The pandemic has had a significant impact on students' learning.
In fact, according to some research, students finished the 2020-2021 school year with lower achievement scores in both math and reading, with minority and high-poverty groups seeing the largest decline. As educators and administrators across the country work to fill the education gap, they're relying more and more on educational technology or EdTech.
Technology's role in education has transitioned to a fundamental component of instruction, engagement, and collaboration, says Elio DiStaola, Strategic Communications Lead at EdTech company RedShelf.
“The pandemic accelerated what many have labeled ‘the digital transformation of education. New tech tools are being introduced by the bucketful as schools at all levels scurry to identify solutions that secure educational continuity,” DiStaola says.
Here's how EdTech is transforming teacher-led instruction in and out of the classroom.
Academic Assessment Tools
Technology has secured access to new, much-needed academic assessment data that can improve learning and inform teaching, says DiStaola. “That data is now providing a great value in measuring student success both individually and at the classroom level,” he says.
According to Matthew Mugo Fields, an EdTech expert and General Manager of Supplemental and Intervention Solutions at Houghton Mifflin Harcourt (HMH), traditional academic assessments have lapsed, and educators aren't able to prescribe the appropriate instructional and curricular responses to the varying needs of their students.
That's where computer-adaptive assessments come in, increasing the visibility of learning gaps among the student population, says Mugo Fields. For example, HMH leverages AI and speech recognition technologies to conduct oral fluency assessments that provide educators with a precise understanding of a learner's individual literacy skills.
“Once you have that visibility, you can make sure sure that students are being exposed to the curriculum materials, or instructional solutions, that are responsive to their needs,” they explained.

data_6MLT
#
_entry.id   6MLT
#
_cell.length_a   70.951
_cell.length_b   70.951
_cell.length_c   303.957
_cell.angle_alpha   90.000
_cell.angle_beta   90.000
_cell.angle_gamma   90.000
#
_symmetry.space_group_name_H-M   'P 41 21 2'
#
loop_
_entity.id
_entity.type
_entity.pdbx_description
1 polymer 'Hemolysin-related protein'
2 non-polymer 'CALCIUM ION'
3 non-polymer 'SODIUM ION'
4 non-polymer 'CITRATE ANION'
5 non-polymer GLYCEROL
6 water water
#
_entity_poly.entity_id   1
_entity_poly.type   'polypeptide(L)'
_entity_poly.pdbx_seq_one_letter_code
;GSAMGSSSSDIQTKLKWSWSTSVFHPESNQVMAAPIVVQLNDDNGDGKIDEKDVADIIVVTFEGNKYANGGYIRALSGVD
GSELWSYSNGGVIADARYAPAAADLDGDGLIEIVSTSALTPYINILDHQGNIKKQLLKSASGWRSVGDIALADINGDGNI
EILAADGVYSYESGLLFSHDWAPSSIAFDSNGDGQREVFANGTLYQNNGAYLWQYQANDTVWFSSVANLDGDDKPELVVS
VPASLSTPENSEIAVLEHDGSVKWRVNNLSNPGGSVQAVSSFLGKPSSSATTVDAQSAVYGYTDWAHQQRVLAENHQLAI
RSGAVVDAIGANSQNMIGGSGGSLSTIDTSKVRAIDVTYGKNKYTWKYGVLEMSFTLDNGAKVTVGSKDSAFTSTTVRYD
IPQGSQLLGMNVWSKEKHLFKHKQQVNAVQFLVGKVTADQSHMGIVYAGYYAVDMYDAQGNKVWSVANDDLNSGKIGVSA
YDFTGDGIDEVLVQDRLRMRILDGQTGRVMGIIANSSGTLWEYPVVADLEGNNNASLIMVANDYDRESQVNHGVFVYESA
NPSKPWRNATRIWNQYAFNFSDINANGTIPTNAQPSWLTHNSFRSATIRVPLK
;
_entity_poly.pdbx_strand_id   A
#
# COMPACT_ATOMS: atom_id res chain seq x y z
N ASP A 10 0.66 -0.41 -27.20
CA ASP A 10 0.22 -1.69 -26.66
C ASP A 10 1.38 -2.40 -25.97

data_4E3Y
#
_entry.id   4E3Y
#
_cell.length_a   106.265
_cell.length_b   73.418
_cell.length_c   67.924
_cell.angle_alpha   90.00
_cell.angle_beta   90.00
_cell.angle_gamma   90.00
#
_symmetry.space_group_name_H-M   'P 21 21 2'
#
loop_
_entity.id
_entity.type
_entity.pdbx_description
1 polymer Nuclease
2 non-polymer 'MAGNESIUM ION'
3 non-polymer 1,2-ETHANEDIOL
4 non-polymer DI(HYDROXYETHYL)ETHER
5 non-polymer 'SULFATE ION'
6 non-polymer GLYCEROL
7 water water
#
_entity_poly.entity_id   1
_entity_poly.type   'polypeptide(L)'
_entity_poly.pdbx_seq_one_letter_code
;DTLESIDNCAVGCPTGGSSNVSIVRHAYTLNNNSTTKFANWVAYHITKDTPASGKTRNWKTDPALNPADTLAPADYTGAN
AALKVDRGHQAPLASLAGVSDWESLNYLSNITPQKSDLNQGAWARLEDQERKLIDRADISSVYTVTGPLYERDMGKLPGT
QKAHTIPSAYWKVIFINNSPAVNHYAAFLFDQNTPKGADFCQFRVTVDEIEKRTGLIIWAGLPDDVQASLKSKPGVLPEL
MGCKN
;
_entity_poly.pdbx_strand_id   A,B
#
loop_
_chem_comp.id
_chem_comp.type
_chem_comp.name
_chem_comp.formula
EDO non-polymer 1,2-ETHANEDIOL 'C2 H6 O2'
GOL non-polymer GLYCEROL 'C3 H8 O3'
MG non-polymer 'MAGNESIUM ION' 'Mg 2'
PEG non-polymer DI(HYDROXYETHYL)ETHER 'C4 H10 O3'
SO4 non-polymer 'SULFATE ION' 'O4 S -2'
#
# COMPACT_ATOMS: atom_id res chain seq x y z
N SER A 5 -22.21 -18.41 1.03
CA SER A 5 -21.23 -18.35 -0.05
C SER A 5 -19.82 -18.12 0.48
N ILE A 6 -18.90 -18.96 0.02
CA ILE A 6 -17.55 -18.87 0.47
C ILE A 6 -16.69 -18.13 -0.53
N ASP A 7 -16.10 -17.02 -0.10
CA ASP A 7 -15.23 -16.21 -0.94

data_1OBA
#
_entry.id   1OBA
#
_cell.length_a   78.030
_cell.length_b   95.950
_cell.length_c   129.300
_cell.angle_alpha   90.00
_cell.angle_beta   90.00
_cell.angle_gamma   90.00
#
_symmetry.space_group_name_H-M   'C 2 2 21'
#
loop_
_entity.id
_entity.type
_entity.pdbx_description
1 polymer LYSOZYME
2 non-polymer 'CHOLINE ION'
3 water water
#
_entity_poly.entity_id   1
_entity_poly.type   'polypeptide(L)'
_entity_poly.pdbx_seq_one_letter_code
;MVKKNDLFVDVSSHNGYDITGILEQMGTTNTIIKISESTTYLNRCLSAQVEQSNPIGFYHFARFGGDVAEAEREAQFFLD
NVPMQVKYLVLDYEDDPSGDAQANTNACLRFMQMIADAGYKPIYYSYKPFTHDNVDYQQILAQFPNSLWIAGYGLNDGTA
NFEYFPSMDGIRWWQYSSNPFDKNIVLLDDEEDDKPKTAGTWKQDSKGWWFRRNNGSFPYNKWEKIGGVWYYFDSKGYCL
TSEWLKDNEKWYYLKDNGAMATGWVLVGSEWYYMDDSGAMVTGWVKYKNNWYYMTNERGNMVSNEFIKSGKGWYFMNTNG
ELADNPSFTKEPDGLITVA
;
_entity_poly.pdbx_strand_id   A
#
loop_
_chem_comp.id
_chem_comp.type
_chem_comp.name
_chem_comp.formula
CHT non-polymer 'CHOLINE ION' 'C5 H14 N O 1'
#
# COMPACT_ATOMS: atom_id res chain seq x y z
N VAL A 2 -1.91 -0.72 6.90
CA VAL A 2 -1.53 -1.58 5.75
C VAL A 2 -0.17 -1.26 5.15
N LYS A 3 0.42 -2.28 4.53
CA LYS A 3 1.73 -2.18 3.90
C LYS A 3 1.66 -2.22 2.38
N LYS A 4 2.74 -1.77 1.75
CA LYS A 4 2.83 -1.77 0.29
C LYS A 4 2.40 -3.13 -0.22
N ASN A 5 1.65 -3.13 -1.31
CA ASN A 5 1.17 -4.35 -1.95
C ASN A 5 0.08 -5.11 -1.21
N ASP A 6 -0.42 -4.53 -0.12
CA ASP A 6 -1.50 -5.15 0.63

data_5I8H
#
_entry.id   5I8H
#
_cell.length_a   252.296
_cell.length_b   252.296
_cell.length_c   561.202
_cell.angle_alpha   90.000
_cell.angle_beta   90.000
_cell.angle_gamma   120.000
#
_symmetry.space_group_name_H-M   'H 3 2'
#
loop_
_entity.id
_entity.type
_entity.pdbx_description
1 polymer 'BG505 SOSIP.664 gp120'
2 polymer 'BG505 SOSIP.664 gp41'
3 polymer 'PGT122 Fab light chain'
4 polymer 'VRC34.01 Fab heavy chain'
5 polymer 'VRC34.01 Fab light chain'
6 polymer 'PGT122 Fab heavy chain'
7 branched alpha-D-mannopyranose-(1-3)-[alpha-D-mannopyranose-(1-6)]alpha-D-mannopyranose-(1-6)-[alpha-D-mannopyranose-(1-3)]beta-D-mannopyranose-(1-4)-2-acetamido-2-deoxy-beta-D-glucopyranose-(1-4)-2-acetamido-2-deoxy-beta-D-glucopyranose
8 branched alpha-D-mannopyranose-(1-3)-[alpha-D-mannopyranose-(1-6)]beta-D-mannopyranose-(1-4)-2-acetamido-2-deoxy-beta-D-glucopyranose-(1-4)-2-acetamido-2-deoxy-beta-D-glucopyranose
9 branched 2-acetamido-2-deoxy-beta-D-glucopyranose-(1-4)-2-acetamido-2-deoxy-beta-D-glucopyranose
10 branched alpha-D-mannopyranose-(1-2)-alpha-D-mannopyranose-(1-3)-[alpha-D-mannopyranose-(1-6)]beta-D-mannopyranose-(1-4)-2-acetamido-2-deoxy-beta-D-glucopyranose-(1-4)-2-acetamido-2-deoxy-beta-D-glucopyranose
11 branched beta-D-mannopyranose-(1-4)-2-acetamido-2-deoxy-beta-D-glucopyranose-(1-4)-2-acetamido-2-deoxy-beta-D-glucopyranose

According to FutureEd, 40 percent of schools plan to spend some of their federal Elementary and Secondary School Emergency Relief (ESSER III) funds on academic tutoring, says Nadine Levitt, an EdTech expert & Founder of WURRLYedu.
“This has increased the value of platforms with formative assessment tools, such as those that provide data on where kids are now with projections for where they need to be. School districts seem to be planning to spend their ESSER funds on online tutors and credit recovery programs to give students the best opportunity to thrive,” Levitt says.
EdTech Increases Personalization of Curricula
Pre-pandemic, the average classroom consisted of 25-30 students with various learning needs, and that diversity has only been amplified due to Covid-19, says Mugo Fields. Though some students stayed on track, many experienced varying levels of academic loss. Now, a teacher's students could be on five completely different grade levels.
“That kind of variation begs for solutions that allow for a level of personalization, and HMH is focused on providing adaptive, supplemental curricula and intervention solutions that work for teachers in the classroom,” says Mugo Fields.
Instructors can collect data with digital course materials and then course-correct in real-time, says DiStaola. For example, data can highlight students who have tuned out, allowing an instructor to reach out individually to students and help them re-engage with the class.
In addition, broader class trends can help the instructor identify where confusion may have arisen, addressing learning gaps in real-time or in the following class lecture, according to DiStaola.
Virtual reality can also be used in learning, says Levitt. “When students feel something as they learn, they are much more likely to retain that information. For example, instead of simply reading about Egyptian pyramids, why not give students the opportunity to actually explore them?” Levitt says.
EdTech's Role in Teacher Professional Learning
More attention needs to be placed on teachers, says Levitt. “Issues relating to teacher wellbeing and retention could be one of the greatest threats to our public education system and were a big driver for us when we created our free teacher wellbeing program. We leveraged technology in order to provide the much-needed flexibility for teachers to be able to access these tools as they found the time,” Levitt says. That flexibility allows WURRLYedu to serve as many teachers as possible.
Teachers' professional learning is another primary concern among schools across the country, says Mugo Fields. “Professional development, or teacher training, is one of the key areas that we've seen an explosion of. Teachers and leaders are really liking the idea of on-demand access to professional learning when they want it – it's a lot better for many of them than sitting in a public auditorium or a cafeteria for hours on end,” Mugo Fields says.
HMH also coaches teachers by observing them in the classroom and giving them feedback. “Thanks to the magic of smartphones and Chromebooks, it can be done virtually,” says Mugo Fields.
The pandemic has been a great challenge on many different levels for educators — that can't be overstated, says Mugo Fields. “But even as we acknowledge all the pain and the challenges, it's also an inflection point in the shift in how education is taking place. People are beginning to use powerful new technologies in ways that they didn't in the past,” he says.
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